•Modified academic curriculum focusing on adaptive living skills
•Therapies including speech / language, occupational, social work, nursing, art, music
•Other services include behavior consultation and vocational and community training
•On-site After School program
•On-site developmental training program

Until there's a cure, there's Easter Seals.

Please visit website at: http://chicago.easterseals.com/site/PageServer?pagename=ILCH_homepage

National MS Society, Illinois: What is MS? - video -

What is MS? - National MS Society

Uploaded by NationalMSSociety on Mar 11, 2009

This video shows what happens in the central nervous system when a person has multiple sclerosis.

please visit website: http://www.nationalmssociety.org/chapters/ILD/index.aspx

Skepticism Surrounds Cook County's Plan For The WIC Program :Illinois: April 2011

News that Cook County's plan to forgo pursuing a contract renewal to provide health care services for those in the federal Women, Infant, and Children program (WIC) is raising some eyebrows and stirring up a great deal of questions. Chief among them is why other alternatives for cost savings were not pursued before the decision was made, primarily by Cook County Department of Health's Chief Operating Officer Stephen Martin, to shut the program down altogether.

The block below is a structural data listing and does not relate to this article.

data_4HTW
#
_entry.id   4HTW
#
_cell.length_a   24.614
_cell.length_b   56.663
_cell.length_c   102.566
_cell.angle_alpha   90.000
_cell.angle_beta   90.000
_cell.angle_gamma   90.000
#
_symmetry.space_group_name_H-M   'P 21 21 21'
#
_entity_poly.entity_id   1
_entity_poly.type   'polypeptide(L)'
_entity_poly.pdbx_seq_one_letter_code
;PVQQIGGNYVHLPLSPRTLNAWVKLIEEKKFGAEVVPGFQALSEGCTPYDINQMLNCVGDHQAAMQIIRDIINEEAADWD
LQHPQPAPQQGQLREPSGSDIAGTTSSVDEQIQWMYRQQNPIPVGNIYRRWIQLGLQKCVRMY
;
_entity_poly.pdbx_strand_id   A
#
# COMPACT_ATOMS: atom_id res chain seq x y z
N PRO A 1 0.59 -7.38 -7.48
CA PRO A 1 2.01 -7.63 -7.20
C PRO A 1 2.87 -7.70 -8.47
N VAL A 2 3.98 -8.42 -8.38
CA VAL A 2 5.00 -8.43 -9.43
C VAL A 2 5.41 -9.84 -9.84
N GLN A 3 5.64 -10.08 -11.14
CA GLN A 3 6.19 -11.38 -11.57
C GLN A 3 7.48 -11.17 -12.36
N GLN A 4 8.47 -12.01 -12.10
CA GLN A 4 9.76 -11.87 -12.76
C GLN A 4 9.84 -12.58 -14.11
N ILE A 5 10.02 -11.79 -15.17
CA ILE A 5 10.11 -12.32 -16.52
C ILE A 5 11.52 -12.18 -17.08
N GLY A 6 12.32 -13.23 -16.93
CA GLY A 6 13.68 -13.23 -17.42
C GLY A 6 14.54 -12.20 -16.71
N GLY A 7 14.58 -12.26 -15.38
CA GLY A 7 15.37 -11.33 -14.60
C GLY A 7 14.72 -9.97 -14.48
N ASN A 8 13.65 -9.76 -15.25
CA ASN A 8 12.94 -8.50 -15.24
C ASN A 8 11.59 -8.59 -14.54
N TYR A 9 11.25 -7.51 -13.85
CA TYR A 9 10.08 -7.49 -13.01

A spokesperson for the county's department of health said the move was made because costs were exceeding revenues and there's an ordinance on the books mandating that all program budgets associated with grants be in the black. The official went on to say that he was unclear as to whether the county is permitted to reduce their caseload in order to remain within the $3 million annual budget. Meanwhile, union officials are calling foul on the decision, with the American Federation of State, County, and Municipal Employees (AFSCME) Local 31 leading the way. The union is set to lose 70 jobs if the county moves forward with the plan to stop providing WIC services.

Another burning question is how the changes will affect the 20,000 WIC recipients that utilize the county's services. While county officials say the services will continue to be available to current users, there is skepticism about how the referral system will work and whether WIC recipients will be properly directed to the social service agencies that are set to take over for the Department of Health. AFSCME's Executive Director, Henry Bayer, pointed out this concern in a letter to county commissioners earlier this week.

Ending the program has repercussions beyond just the families it serves. There is a synergistic relationship between Cook County WIC and Cook County health care services — which serves to improve health care outcomes for program participants. Women come to WIC to obtain food benefits, but then are referred into the County health system. In fact, studies show an important benefit of WIC is that it provides a gateway to healthcare for participants. Referrals work the other way as well, and clients getting health are services at the County find it easy to apply for WIC.